I found this article on Business Week and thought it would be a good piece of information to showcase here. At my hospital, we are still seeing quite a large number of MRSA patients, but apparently the rest of the country is not. I found this article to be informative and helpful and I hope you will also. If this is indeed true, then it will make nursing easier overall. MRSA is insidious and has long term effects for both patients and staff. I will be happy to see its demise.
Better infection control may have antibiotic-resistant Staph on the run, experts say
By Madonna Behen
TUESDAY, Aug. 10 (HealthDay News) — Could American patients and health care workers be winning the war against potentially deadly methicillin-resistant Staphylococcus aureus (MRSA) bacteria?
Infections with MRSA that began in hospitals and other health care settings have declined 28 percent in recent years, a new government study of roughly 15 million people finds.
Researchers at the U.S. Centers for Disease Control and Prevention (CDC) report that rates of “invasive” MRSA infections that had their onset in hospitals or other health care facilities declined an average 9 percent annually from 2005 through 2008. Invasive MRSA infections are those that are found in a normally sterile body site, such as the bloodstream.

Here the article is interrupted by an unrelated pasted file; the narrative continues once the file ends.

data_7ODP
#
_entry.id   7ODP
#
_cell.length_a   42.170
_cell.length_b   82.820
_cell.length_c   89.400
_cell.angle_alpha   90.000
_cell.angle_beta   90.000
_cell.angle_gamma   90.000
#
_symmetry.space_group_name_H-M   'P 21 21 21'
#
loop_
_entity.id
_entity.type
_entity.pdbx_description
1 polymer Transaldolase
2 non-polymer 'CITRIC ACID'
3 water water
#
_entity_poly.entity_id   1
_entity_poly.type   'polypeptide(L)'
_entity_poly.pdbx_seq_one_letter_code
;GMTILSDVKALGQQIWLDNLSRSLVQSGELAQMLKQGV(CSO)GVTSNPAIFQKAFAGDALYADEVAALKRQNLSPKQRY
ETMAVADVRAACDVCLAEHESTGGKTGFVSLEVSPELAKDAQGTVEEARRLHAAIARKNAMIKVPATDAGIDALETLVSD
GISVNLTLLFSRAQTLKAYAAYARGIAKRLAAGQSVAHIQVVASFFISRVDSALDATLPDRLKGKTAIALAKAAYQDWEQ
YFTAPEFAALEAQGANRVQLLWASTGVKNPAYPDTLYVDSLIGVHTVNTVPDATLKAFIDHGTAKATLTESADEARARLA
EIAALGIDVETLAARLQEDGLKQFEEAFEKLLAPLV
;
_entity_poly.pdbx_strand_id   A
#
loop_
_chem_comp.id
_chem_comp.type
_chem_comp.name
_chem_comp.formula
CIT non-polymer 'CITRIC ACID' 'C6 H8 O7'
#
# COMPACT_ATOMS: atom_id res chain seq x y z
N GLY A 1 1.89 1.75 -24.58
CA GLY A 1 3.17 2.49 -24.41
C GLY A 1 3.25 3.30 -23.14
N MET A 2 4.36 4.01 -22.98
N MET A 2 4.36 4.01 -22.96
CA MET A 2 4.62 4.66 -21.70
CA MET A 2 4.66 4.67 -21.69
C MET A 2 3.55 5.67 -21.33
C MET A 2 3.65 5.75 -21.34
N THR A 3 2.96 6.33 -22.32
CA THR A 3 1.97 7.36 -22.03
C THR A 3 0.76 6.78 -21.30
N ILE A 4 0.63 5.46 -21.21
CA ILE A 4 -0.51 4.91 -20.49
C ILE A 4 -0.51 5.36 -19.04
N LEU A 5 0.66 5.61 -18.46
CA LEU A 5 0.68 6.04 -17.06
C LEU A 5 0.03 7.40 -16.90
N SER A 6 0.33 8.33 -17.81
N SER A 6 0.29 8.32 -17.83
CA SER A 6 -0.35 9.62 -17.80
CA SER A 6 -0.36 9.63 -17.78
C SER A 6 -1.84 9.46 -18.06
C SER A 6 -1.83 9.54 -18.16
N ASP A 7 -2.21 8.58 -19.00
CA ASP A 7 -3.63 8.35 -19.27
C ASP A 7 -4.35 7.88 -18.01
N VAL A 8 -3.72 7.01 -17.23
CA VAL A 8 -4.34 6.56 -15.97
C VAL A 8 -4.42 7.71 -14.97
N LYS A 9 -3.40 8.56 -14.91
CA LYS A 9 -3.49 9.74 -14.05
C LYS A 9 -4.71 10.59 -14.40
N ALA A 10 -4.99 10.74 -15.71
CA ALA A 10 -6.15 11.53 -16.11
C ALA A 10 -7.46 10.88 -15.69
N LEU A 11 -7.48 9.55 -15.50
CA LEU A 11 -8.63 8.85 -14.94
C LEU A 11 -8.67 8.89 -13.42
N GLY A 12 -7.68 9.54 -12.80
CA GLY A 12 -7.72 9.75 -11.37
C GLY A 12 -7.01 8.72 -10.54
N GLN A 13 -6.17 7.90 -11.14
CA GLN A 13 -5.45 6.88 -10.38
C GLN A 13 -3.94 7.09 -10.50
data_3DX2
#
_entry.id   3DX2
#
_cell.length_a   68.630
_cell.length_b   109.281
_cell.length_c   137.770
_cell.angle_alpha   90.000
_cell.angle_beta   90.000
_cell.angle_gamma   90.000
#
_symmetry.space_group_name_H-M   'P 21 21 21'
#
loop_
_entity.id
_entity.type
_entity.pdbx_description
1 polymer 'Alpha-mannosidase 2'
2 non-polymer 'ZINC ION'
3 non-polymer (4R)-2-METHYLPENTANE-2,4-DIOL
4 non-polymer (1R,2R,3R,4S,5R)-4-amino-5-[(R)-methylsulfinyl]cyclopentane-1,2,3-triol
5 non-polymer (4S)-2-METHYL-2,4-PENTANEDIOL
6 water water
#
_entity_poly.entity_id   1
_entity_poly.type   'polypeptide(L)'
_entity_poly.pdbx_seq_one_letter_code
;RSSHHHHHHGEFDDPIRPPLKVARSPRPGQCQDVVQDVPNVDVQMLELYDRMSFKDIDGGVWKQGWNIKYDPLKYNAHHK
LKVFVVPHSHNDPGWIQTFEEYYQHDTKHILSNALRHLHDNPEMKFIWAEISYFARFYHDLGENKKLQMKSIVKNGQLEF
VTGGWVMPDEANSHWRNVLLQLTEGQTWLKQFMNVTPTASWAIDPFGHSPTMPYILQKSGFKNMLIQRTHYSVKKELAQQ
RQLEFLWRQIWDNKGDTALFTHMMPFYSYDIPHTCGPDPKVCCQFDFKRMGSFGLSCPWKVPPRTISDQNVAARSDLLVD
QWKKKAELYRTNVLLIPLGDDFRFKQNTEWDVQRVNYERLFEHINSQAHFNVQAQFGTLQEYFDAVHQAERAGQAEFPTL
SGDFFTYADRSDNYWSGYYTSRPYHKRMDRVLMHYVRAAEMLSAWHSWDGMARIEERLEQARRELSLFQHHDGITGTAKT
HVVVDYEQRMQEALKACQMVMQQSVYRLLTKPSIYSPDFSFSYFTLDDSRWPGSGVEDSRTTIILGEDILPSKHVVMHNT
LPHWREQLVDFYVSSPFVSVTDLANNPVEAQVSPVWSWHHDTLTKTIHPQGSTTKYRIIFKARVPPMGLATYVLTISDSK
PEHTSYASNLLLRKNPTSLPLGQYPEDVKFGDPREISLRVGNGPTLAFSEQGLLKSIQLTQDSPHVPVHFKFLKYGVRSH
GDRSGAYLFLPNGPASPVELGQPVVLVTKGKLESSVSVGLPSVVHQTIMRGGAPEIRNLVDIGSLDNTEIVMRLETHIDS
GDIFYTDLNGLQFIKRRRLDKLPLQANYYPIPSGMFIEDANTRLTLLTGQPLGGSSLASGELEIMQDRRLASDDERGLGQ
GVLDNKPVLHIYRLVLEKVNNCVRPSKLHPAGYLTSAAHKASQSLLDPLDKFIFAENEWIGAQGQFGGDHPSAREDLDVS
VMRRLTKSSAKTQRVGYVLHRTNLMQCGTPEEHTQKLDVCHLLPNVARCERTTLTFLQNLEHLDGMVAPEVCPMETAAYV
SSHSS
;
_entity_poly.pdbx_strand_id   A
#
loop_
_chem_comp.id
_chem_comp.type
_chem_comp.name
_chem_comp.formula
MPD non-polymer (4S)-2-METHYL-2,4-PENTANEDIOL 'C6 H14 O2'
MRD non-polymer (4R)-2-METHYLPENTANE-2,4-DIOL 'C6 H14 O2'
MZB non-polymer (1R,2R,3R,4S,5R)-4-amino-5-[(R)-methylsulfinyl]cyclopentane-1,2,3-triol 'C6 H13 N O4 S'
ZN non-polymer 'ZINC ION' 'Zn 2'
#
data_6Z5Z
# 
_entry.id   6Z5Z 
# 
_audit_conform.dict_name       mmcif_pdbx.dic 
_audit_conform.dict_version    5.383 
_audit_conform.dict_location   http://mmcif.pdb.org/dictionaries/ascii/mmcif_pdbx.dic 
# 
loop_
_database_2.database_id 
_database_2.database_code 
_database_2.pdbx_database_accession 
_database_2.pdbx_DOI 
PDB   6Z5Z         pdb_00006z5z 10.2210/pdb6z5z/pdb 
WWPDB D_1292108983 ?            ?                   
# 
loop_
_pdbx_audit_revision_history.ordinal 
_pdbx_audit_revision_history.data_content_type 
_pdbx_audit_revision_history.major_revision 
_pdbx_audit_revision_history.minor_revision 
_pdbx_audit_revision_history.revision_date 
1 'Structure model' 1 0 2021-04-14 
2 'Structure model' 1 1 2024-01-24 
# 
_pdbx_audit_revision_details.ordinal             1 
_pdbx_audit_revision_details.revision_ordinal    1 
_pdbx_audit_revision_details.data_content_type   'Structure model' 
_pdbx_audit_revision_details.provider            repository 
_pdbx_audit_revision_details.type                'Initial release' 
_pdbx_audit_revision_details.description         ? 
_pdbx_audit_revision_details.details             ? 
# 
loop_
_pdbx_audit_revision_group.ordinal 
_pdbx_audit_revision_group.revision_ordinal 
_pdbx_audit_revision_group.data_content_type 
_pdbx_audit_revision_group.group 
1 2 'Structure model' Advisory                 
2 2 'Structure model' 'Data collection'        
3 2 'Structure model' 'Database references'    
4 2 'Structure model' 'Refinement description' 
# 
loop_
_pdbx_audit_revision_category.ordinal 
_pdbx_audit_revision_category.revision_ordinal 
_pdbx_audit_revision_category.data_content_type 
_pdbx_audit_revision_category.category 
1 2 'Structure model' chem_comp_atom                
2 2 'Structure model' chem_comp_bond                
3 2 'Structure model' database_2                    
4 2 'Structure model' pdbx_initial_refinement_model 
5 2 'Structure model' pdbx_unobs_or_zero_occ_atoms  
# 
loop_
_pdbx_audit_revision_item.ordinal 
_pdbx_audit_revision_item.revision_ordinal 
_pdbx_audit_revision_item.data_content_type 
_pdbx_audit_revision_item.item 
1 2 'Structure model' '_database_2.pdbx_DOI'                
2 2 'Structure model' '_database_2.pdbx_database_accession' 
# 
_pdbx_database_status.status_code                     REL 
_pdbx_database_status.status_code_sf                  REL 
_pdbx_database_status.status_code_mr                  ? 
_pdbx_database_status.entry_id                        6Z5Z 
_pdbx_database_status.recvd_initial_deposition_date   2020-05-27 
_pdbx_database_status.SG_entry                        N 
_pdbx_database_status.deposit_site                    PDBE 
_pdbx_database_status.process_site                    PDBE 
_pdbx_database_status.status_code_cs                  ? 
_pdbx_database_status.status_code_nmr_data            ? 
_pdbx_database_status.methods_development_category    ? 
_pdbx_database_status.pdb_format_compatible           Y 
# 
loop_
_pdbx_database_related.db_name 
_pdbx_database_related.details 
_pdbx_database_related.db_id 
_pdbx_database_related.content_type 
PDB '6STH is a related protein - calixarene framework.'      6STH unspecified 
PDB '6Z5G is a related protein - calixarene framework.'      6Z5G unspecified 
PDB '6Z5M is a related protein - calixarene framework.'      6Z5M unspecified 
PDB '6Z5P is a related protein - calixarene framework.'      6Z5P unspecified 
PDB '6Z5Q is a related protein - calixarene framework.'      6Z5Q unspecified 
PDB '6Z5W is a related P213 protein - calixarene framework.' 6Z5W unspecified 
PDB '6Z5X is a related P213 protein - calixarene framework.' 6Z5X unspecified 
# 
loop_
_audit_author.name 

According to the study, which is published in the Aug. 11 issue of the Journal of the American Medical Association, invasive MRSA infections that were associated with health care settings but began outside, in the community, also declined by about 6 percent annually, for a total of a 17 percent decrease over the four-year period.
“While we don’t know for sure what caused these rates to go down, we’re hopeful and encouraged that the aggressive infection control programs that many hospitals have instituted are having an impact,” said lead author Dr. Alexander J. Kallen, medical officer in the division of Healthcare Quality Promotion at the CDC.
For the study, Kallen and his colleagues evaluated a CDC population-based surveillance system of MRSA infections that covers nine metropolitan areas across the United States. After evaluating all reports of laboratory-identified episodes of invasive MRSA infections, they limited their analysis to infections that began in hospitals or those that began in the community but were associated with a health care setting. MRSA infections associated with health care settings made up 82 percent of the total infections. The researchers did not evaluate community-acquired MRSA infections.
A subset analysis of just bloodstream infections showed even greater decreases: a 34 percent drop in hospital-onset infections, and about a 20 percent decrease in community-onset infections over the four-year period.
The authors of an editorial accompanying the study said that while the findings are encouraging, government surveillance systems should be expanded to more geographical areas and should include all Staphylococcus aureus infections, as well as other important health care-associated pathogens.
“Even if MRSA causes half of all Staph infections, that means that all the other strains of S. aureus are causing the other half, and we need to focus on these infections as well,” said co-author Dr. Daniel J. Diekema, director of the division of infectious diseases [read the rest of article]
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